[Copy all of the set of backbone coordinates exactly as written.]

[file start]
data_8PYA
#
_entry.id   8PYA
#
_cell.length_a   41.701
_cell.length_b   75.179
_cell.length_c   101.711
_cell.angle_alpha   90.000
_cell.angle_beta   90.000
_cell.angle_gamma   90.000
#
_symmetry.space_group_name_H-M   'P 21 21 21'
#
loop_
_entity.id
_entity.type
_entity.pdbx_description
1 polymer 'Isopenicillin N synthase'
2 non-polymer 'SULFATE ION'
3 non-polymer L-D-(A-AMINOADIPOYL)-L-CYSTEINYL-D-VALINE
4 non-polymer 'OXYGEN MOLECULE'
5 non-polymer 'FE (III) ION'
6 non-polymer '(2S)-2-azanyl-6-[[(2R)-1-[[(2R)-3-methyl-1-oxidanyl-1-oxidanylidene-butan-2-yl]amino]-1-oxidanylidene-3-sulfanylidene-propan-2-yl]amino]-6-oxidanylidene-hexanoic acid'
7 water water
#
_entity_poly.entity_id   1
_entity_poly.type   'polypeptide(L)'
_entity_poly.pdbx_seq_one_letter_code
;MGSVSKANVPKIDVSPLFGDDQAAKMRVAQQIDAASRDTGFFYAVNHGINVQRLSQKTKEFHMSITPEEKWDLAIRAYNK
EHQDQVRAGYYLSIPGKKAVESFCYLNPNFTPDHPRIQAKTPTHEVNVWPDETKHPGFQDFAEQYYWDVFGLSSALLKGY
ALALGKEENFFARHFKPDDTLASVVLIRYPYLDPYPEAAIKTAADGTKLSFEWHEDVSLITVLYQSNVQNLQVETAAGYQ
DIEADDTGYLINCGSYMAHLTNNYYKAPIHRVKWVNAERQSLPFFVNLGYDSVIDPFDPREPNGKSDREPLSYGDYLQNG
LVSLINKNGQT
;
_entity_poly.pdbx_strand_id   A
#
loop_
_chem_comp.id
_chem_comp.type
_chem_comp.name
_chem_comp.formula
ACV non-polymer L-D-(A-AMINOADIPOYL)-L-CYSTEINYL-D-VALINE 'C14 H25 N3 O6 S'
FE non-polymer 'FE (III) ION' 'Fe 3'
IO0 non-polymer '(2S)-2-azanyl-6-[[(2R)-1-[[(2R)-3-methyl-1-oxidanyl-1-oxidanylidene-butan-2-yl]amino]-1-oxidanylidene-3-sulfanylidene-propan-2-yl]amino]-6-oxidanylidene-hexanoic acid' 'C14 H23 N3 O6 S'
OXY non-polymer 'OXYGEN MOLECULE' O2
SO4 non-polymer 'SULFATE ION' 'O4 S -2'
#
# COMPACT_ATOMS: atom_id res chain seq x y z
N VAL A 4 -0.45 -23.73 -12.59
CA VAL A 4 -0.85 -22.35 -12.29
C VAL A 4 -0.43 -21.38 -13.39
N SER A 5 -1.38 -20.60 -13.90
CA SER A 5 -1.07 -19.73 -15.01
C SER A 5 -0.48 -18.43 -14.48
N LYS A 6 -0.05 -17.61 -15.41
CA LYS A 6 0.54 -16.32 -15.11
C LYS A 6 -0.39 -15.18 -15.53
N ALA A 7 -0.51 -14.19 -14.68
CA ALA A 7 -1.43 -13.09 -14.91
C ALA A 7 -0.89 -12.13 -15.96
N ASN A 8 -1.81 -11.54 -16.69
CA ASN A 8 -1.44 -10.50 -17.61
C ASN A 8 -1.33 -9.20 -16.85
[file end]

data_8PYA
#
_entry.id   8PYA
#
_cell.length_a   41.701
_cell.length_b   75.179
_cell.length_c   101.711
_cell.angle_alpha   90.000
_cell.angle_beta   90.000
_cell.angle_gamma   90.000
#
_symmetry.space_group_name_H-M   'P 21 21 21'
#
loop_
_entity.id
_entity.type
_entity.pdbx_description
1 polymer 'Isopenicillin N synthase'
2 non-polymer 'SULFATE ION'
3 non-polymer L-D-(A-AMINOADIPOYL)-L-CYSTEINYL-D-VALINE
4 non-polymer 'OXYGEN MOLECULE'
5 non-polymer 'FE (III) ION'
6 non-polymer '(2S)-2-azanyl-6-[[(2R)-1-[[(2R)-3-methyl-1-oxidanyl-1-oxidanylidene-butan-2-yl]amino]-1-oxidanylidene-3-sulfanylidene-propan-2-yl]amino]-6-oxidanylidene-hexanoic acid'
7 water water
#
_entity_poly.entity_id   1
_entity_poly.type   'polypeptide(L)'
_entity_poly.pdbx_seq_one_letter_code
;MGSVSKANVPKIDVSPLFGDDQAAKMRVAQQIDAASRDTGFFYAVNHGINVQRLSQKTKEFHMSITPEEKWDLAIRAYNK
EHQDQVRAGYYLSIPGKKAVESFCYLNPNFTPDHPRIQAKTPTHEVNVWPDETKHPGFQDFAEQYYWDVFGLSSALLKGY
ALALGKEENFFARHFKPDDTLASVVLIRYPYLDPYPEAAIKTAADGTKLSFEWHEDVSLITVLYQSNVQNLQVETAAGYQ
DIEADDTGYLINCGSYMAHLTNNYYKAPIHRVKWVNAERQSLPFFVNLGYDSVIDPFDPREPNGKSDREPLSYGDYLQNG
LVSLINKNGQT
;
_entity_poly.pdbx_strand_id   A
#
loop_
_chem_comp.id
_chem_comp.type
_chem_comp.name
_chem_comp.formula
ACV non-polymer L-D-(A-AMINOADIPOYL)-L-CYSTEINYL-D-VALINE 'C14 H25 N3 O6 S'
FE non-polymer 'FE (III) ION' 'Fe 3'
IO0 non-polymer '(2S)-2-azanyl-6-[[(2R)-1-[[(2R)-3-methyl-1-oxidanyl-1-oxidanylidene-butan-2-yl]amino]-1-oxidanylidene-3-sulfanylidene-propan-2-yl]amino]-6-oxidanylidene-hexanoic acid' 'C14 H23 N3 O6 S'
OXY non-polymer 'OXYGEN MOLECULE' O2
SO4 non-polymer 'SULFATE ION' 'O4 S -2'
#
# COMPACT_ATOMS: atom_id res chain seq x y z
N VAL A 4 -0.45 -23.73 -12.59
CA VAL A 4 -0.85 -22.35 -12.29
C VAL A 4 -0.43 -21.38 -13.39
N SER A 5 -1.38 -20.60 -13.90
CA SER A 5 -1.07 -19.73 -15.01
C SER A 5 -0.48 -18.43 -14.48
N LYS A 6 -0.05 -17.61 -15.41
CA LYS A 6 0.54 -16.32 -15.11
C LYS A 6 -0.39 -15.18 -15.53
N ALA A 7 -0.51 -14.19 -14.68
CA ALA A 7 -1.43 -13.09 -14.91
C ALA A 7 -0.89 -12.13 -15.96
N ASN A 8 -1.81 -11.54 -16.69
CA ASN A 8 -1.44 -10.50 -17.61
C ASN A 8 -1.33 -9.20 -16.85